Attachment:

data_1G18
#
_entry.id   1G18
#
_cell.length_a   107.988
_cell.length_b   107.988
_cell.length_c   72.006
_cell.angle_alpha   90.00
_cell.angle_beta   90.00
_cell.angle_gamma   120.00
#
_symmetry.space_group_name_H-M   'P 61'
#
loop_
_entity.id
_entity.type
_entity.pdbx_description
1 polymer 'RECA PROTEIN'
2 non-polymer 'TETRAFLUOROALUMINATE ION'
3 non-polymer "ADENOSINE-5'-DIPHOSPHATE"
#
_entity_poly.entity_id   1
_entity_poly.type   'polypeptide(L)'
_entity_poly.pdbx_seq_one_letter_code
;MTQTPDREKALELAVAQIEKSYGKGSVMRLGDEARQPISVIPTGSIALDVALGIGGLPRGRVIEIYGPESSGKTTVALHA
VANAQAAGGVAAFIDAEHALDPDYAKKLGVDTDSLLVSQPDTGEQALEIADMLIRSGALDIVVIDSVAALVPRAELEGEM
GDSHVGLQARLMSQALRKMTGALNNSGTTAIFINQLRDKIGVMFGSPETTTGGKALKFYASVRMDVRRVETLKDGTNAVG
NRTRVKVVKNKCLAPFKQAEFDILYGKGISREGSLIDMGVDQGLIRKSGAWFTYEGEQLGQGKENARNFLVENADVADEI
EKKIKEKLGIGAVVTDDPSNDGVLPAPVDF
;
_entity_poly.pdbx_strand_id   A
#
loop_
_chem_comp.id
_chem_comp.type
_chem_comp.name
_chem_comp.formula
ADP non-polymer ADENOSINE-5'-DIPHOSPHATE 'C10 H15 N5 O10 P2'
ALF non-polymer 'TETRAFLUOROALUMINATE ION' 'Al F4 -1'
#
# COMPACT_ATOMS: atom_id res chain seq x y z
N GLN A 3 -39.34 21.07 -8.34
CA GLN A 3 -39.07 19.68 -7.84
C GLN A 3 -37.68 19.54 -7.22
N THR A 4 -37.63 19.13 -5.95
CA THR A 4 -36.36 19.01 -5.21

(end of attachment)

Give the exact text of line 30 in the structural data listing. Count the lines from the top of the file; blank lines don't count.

;